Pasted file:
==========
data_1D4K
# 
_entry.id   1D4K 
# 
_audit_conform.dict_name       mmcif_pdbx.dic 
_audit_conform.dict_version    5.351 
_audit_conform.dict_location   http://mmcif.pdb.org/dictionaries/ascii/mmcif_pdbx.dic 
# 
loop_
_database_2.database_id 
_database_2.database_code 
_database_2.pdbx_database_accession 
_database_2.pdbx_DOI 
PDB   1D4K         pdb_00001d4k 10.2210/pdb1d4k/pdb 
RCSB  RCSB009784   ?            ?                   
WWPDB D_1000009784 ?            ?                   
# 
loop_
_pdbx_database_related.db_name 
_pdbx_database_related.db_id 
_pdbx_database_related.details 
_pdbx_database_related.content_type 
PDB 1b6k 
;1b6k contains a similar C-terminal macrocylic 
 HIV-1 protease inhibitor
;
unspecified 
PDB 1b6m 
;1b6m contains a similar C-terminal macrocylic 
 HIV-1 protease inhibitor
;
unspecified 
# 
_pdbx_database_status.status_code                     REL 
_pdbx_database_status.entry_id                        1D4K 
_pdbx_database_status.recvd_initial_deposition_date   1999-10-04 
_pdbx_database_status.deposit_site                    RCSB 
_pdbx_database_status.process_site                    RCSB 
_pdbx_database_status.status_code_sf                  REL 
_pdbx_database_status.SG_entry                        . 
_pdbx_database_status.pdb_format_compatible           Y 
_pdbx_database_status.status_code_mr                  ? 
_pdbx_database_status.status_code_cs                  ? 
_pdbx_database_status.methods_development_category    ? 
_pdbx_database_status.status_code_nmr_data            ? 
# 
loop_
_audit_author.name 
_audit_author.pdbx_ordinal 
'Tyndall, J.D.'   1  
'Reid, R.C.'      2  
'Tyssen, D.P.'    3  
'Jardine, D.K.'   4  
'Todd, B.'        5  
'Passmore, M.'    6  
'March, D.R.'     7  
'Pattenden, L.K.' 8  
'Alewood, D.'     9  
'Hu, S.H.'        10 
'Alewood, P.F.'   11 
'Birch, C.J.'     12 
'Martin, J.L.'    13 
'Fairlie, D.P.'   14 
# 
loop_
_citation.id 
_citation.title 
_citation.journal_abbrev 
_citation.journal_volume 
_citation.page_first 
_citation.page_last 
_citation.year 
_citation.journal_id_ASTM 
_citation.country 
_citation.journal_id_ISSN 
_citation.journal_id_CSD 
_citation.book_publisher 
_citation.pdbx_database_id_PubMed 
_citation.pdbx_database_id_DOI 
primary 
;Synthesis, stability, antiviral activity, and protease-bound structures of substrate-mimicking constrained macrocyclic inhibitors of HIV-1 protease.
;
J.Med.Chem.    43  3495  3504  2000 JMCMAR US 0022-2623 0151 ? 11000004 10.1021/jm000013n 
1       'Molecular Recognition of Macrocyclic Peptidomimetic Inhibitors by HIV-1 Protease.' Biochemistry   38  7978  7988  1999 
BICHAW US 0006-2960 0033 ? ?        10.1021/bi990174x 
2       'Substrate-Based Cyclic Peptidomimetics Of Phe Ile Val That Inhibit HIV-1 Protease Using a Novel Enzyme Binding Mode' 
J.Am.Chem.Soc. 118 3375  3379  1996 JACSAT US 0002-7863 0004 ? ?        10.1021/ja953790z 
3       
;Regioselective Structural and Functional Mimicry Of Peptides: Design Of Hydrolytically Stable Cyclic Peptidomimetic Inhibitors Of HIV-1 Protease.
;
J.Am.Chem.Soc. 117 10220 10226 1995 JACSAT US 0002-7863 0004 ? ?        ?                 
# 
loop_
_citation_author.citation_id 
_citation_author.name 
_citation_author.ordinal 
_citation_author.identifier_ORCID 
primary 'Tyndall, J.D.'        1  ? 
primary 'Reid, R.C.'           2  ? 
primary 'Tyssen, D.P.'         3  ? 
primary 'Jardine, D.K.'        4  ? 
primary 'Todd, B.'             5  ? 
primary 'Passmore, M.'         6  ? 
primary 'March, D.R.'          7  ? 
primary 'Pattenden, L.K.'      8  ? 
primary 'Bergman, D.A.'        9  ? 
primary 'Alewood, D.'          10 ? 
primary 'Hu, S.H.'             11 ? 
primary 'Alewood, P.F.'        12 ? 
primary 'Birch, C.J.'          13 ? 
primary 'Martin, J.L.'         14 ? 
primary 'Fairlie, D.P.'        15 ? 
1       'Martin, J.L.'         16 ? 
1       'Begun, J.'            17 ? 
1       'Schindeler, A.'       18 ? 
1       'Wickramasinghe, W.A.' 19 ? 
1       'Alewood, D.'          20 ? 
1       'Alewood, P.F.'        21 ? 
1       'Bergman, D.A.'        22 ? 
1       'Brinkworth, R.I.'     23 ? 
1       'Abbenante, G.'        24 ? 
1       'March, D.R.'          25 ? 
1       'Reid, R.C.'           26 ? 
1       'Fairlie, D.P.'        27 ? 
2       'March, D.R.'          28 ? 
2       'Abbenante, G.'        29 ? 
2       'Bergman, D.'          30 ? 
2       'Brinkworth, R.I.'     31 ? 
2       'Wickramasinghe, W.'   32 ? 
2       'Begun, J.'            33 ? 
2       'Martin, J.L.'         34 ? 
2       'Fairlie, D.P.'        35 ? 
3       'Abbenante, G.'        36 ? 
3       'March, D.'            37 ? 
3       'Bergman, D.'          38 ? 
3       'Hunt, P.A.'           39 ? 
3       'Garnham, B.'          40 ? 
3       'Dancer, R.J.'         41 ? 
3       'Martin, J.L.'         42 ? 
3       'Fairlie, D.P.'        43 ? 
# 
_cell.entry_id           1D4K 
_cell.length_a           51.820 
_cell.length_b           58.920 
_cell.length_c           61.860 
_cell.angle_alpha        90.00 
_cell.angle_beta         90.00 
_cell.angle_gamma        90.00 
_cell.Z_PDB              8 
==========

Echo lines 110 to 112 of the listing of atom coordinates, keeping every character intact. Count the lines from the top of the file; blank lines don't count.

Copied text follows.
primary 'Birch, C.J.'          13 ? 
primary 'Martin, J.L.'         14 ? 
primary 'Fairlie, D.P.'        15 ? 